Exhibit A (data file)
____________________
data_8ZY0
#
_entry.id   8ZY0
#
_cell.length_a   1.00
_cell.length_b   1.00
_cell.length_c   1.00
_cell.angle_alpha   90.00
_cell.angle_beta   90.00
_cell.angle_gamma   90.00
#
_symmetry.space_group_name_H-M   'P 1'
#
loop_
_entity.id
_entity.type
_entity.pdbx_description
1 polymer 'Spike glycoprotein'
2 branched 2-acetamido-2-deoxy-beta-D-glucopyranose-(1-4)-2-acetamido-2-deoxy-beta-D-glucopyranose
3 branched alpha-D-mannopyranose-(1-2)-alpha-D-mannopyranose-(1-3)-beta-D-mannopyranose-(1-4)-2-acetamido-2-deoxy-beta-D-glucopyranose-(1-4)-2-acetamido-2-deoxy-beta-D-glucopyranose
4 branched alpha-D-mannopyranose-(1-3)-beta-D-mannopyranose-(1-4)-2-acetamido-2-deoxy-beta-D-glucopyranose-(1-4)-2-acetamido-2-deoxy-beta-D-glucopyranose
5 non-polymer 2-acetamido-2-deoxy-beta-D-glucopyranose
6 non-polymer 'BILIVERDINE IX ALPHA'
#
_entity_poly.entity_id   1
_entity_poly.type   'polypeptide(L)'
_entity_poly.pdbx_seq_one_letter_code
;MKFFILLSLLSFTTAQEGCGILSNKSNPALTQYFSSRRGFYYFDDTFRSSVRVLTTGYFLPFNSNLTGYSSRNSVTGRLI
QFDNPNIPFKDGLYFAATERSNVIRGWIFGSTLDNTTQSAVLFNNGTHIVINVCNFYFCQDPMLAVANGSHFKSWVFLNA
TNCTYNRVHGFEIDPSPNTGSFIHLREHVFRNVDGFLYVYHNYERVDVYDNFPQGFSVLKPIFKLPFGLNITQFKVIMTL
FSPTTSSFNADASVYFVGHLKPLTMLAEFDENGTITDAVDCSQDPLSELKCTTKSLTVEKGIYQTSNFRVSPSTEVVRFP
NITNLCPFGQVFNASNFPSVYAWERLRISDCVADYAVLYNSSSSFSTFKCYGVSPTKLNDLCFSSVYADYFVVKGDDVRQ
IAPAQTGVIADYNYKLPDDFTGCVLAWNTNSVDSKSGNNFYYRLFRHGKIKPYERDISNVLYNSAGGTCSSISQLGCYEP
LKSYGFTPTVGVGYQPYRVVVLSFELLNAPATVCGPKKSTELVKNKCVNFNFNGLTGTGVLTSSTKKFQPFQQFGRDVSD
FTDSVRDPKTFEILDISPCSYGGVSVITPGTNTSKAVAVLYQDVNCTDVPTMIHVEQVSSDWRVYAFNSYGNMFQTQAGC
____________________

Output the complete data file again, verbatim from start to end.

data_8ZY0
#
_entry.id   8ZY0
#
_cell.length_a   1.00
_cell.length_b   1.00
_cell.length_c   1.00
_cell.angle_alpha   90.00
_cell.angle_beta   90.00
_cell.angle_gamma   90.00
#
_symmetry.space_group_name_H-M   'P 1'
#
loop_
_entity.id
_entity.type
_entity.pdbx_description
1 polymer 'Spike glycoprotein'
2 branched 2-acetamido-2-deoxy-beta-D-glucopyranose-(1-4)-2-acetamido-2-deoxy-beta-D-glucopyranose
3 branched alpha-D-mannopyranose-(1-2)-alpha-D-mannopyranose-(1-3)-beta-D-mannopyranose-(1-4)-2-acetamido-2-deoxy-beta-D-glucopyranose-(1-4)-2-acetamido-2-deoxy-beta-D-glucopyranose
4 branched alpha-D-mannopyranose-(1-3)-beta-D-mannopyranose-(1-4)-2-acetamido-2-deoxy-beta-D-glucopyranose-(1-4)-2-acetamido-2-deoxy-beta-D-glucopyranose
5 non-polymer 2-acetamido-2-deoxy-beta-D-glucopyranose
6 non-polymer 'BILIVERDINE IX ALPHA'
#
_entity_poly.entity_id   1
_entity_poly.type   'polypeptide(L)'
_entity_poly.pdbx_seq_one_letter_code
;MKFFILLSLLSFTTAQEGCGILSNKSNPALTQYFSSRRGFYYFDDTFRSSVRVLTTGYFLPFNSNLTGYSSRNSVTGRLI
QFDNPNIPFKDGLYFAATERSNVIRGWIFGSTLDNTTQSAVLFNNGTHIVINVCNFYFCQDPMLAVANGSHFKSWVFLNA
TNCTYNRVHGFEIDPSPNTGSFIHLREHVFRNVDGFLYVYHNYERVDVYDNFPQGFSVLKPIFKLPFGLNITQFKVIMTL
FSPTTSSFNADASVYFVGHLKPLTMLAEFDENGTITDAVDCSQDPLSELKCTTKSLTVEKGIYQTSNFRVSPSTEVVRFP
NITNLCPFGQVFNASNFPSVYAWERLRISDCVADYAVLYNSSSSFSTFKCYGVSPTKLNDLCFSSVYADYFVVKGDDVRQ
IAPAQTGVIADYNYKLPDDFTGCVLAWNTNSVDSKSGNNFYYRLFRHGKIKPYERDISNVLYNSAGGTCSSISQLGCYEP
LKSYGFTPTVGVGYQPYRVVVLSFELLNAPATVCGPKKSTELVKNKCVNFNFNGLTGTGVLTSSTKKFQPFQQFGRDVSD
FTDSVRDPKTFEILDISPCSYGGVSVITPGTNTSKAVAVLYQDVNCTDVPTMIHVEQVSSDWRVYAFNSYGNMFQTQAGC